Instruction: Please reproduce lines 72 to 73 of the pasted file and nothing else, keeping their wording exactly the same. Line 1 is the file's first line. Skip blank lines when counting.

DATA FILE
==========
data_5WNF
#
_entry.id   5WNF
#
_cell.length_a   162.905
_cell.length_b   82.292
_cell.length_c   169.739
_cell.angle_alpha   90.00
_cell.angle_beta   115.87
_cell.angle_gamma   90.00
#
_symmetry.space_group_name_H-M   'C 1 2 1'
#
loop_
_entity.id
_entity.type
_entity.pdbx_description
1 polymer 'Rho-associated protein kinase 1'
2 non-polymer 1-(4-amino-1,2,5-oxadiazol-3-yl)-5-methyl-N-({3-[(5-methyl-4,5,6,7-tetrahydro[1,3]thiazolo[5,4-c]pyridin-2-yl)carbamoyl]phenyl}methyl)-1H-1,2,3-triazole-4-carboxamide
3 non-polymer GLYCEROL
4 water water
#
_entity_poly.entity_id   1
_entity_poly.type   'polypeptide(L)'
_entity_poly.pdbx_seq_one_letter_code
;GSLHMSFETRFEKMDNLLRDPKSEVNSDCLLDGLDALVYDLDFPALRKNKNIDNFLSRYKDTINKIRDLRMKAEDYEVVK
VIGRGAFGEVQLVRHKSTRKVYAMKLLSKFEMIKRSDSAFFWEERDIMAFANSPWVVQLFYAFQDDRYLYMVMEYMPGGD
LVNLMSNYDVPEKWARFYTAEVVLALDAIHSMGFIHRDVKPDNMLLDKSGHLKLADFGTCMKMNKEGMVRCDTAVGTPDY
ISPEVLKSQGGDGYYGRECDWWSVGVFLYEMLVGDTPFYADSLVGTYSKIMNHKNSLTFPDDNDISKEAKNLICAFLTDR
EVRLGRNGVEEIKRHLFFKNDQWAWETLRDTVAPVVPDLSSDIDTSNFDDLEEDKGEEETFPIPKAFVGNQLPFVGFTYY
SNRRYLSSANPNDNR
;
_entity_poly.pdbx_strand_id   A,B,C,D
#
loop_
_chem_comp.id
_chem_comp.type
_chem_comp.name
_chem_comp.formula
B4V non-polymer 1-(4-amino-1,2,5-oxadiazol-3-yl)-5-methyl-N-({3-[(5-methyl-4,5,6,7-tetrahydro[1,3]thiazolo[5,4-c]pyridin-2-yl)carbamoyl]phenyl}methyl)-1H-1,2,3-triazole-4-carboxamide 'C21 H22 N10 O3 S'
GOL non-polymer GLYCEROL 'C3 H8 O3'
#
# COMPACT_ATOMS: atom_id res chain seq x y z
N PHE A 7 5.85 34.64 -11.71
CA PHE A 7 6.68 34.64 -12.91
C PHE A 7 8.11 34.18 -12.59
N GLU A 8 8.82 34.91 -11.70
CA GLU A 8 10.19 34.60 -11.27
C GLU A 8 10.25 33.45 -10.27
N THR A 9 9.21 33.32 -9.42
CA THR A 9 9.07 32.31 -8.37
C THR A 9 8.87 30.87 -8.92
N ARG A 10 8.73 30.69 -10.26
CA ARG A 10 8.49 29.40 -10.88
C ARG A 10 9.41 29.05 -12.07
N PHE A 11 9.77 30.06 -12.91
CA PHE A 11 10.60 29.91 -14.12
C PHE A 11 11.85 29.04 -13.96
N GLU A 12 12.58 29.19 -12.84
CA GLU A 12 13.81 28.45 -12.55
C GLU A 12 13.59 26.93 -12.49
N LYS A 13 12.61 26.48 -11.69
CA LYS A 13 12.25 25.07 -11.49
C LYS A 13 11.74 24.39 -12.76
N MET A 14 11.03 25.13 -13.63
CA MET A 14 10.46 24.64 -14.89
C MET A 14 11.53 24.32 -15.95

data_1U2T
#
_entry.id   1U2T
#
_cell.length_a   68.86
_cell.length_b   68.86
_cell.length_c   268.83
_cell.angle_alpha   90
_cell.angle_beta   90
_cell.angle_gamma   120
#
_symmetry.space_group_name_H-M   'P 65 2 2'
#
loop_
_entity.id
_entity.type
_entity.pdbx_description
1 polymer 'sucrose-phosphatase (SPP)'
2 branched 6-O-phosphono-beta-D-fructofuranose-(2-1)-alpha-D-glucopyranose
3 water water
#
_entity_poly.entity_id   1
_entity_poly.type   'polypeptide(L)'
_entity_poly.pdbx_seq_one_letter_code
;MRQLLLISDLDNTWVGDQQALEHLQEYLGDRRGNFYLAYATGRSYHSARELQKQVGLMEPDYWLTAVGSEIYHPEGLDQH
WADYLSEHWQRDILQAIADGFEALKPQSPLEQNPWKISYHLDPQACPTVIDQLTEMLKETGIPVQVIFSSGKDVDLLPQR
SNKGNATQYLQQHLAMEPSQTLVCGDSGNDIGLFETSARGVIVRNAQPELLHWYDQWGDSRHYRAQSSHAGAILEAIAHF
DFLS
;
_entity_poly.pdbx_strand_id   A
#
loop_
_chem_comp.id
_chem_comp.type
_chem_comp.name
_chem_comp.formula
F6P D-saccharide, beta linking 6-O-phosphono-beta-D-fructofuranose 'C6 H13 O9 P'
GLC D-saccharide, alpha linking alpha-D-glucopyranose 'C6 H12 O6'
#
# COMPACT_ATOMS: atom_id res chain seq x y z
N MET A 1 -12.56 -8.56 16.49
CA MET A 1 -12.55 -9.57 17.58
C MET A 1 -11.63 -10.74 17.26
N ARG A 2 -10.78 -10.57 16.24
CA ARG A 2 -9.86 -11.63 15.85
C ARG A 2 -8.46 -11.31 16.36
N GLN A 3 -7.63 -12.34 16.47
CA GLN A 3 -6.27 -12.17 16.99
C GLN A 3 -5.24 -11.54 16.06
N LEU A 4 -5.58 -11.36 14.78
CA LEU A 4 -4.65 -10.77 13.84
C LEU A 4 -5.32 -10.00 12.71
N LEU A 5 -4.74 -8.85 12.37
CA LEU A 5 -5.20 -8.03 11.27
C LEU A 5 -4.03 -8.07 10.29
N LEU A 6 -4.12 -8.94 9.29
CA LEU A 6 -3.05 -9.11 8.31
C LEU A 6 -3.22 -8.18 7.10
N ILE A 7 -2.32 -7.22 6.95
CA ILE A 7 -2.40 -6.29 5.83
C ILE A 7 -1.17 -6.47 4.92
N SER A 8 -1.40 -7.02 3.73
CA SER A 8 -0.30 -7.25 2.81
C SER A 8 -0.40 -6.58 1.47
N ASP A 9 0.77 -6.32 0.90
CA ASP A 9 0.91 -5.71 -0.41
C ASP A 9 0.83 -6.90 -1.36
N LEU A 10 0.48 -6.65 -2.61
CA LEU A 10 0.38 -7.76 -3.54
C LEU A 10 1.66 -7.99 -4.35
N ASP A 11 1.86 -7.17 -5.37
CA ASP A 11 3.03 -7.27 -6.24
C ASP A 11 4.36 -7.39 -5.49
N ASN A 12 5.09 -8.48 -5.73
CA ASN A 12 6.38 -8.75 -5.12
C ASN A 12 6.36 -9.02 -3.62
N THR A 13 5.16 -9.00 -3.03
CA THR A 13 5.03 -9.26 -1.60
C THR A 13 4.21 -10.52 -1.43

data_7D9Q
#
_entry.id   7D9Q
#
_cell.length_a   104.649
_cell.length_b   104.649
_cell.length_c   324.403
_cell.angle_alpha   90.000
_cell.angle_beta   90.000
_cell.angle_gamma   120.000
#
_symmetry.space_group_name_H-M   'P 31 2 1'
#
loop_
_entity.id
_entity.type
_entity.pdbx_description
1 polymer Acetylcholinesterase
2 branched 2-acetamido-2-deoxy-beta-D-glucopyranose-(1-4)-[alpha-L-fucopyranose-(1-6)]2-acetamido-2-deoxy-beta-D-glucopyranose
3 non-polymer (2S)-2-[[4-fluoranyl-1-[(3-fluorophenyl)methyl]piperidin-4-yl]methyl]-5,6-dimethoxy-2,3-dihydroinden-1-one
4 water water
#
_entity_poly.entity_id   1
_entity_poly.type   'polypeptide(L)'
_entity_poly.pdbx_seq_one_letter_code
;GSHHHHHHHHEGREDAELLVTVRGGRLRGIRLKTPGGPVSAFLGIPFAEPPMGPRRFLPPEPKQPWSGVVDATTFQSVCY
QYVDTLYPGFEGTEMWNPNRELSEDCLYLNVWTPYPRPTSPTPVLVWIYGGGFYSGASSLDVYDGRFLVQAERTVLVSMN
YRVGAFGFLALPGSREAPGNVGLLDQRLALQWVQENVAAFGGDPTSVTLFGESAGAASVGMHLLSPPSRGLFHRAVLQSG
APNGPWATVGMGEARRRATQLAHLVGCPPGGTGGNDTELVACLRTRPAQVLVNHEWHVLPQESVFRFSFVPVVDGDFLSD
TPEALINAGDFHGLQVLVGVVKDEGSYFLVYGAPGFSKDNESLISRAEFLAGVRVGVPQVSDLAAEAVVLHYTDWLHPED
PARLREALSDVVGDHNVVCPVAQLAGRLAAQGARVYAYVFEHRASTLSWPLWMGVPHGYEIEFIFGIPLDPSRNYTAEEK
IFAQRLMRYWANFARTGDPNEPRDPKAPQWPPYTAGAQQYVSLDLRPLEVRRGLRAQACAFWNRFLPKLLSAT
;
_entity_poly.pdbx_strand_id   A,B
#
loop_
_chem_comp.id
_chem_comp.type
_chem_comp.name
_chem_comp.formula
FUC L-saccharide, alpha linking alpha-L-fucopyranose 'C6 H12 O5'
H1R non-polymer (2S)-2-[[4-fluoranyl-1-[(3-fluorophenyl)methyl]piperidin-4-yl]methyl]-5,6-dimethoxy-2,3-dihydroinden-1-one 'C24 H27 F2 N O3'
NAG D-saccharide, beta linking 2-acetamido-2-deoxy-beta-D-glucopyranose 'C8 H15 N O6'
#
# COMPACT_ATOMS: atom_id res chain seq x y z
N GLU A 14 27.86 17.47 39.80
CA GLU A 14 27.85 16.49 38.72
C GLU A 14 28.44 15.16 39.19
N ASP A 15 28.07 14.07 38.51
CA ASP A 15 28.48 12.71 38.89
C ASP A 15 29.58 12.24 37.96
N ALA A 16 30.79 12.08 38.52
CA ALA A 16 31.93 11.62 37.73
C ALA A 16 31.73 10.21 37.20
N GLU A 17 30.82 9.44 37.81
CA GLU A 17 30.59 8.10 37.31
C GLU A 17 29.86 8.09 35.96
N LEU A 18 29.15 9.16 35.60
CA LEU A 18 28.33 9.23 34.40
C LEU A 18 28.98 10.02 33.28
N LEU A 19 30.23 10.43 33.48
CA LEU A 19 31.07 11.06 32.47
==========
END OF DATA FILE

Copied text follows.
_cell.length_a   68.86
_cell.length_b   68.86